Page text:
A typically traditional literati painting observes certain rules:
1. accurate lines,
2. powerful brush movements,
3. contrast gradations of ink,
4. interplay between dark and light, and
5. painted and unpainted space.
These are all considered necessary in order to bring out the harmony and vitality of nature. This time-tested tradition has prevailed over the thousand year history of Chinese literati painting.
One of the most appealing qualities of literati paintings is their sense of humor. Paintings of animals are particularly likely to be done for delight. The animals may be pets. They may have personified expressions. They may symbolize an event or idea meaningful to the artist and the recipient of the painting.
Animals were also common subjects for artists of the Court Academy in ancient times. Favorite animals for painting can be divided into two categories: horses, cows, water-buffalo, cats and dogs are domesticated and render certain services at home, in the field or to the emperors and the court. The second group are wild animals: monkeys, deer, tigers, lions, rabbits, etc. Ancient court painters and literati have thrown recent artists a challenge and artists are still trying their hand at showing animals in new ways.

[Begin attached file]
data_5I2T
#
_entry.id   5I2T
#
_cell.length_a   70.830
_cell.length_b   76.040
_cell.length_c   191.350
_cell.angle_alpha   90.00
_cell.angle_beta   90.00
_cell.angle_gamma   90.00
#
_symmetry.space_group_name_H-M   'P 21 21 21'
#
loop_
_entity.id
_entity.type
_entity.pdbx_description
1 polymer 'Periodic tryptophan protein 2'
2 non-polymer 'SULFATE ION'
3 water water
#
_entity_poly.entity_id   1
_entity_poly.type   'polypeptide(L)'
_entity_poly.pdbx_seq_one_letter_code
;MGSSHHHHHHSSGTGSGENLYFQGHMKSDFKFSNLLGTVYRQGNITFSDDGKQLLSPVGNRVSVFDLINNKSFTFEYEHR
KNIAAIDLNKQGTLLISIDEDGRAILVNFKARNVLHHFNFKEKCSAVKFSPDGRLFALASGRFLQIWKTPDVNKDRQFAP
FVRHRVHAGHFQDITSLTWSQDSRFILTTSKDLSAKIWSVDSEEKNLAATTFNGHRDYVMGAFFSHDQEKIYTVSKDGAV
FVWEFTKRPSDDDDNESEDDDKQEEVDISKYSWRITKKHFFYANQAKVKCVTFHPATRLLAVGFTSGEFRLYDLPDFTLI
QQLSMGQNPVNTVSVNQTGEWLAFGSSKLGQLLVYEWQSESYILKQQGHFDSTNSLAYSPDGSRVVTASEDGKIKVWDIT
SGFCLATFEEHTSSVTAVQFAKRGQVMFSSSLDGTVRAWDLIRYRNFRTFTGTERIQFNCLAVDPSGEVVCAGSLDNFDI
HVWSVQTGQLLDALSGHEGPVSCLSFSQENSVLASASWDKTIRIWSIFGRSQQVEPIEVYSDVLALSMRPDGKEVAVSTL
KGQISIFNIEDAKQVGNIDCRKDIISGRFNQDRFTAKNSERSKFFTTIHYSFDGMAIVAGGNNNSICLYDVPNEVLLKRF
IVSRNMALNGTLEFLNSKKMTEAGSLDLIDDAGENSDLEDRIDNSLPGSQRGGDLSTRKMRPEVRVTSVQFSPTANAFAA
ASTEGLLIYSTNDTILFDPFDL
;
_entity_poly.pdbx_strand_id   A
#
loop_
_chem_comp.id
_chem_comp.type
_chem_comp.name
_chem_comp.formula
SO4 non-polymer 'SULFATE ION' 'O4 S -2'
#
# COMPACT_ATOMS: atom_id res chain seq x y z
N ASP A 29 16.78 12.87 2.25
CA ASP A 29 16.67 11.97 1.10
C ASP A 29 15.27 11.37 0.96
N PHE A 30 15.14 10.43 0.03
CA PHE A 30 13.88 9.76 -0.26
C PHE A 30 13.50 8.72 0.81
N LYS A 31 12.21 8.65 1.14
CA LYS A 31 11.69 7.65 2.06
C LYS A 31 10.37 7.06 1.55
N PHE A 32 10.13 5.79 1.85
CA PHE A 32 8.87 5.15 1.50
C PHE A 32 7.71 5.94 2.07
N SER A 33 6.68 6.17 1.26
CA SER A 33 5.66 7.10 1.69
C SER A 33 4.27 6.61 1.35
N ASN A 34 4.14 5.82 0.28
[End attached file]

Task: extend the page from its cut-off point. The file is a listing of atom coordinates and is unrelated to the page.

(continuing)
Stylistic changes have gone through transformations from literal rendering of the appearance of subjects in their natural activities and habits to simpler techniques such as "idea painting" and sketching. The latter is especially favored by literati artists who wish to catch the essential spirit of the subjects with a minimum number of strokes. Freedom for creative skill and expression is endless.
--Charles Chu (1918-2008)
Curator and Professor Emeritus, Connecticut College
Please click on the linked images below to see some of the highlights of the collection together with explanatory text from Professor Chu. For an extensive selection of animal images in the collection, see the animal section in the Connecticut College Visual Resources Library gallery.
1923 - 1987
1925 - 1996
1907 - 1989
1918 - 1983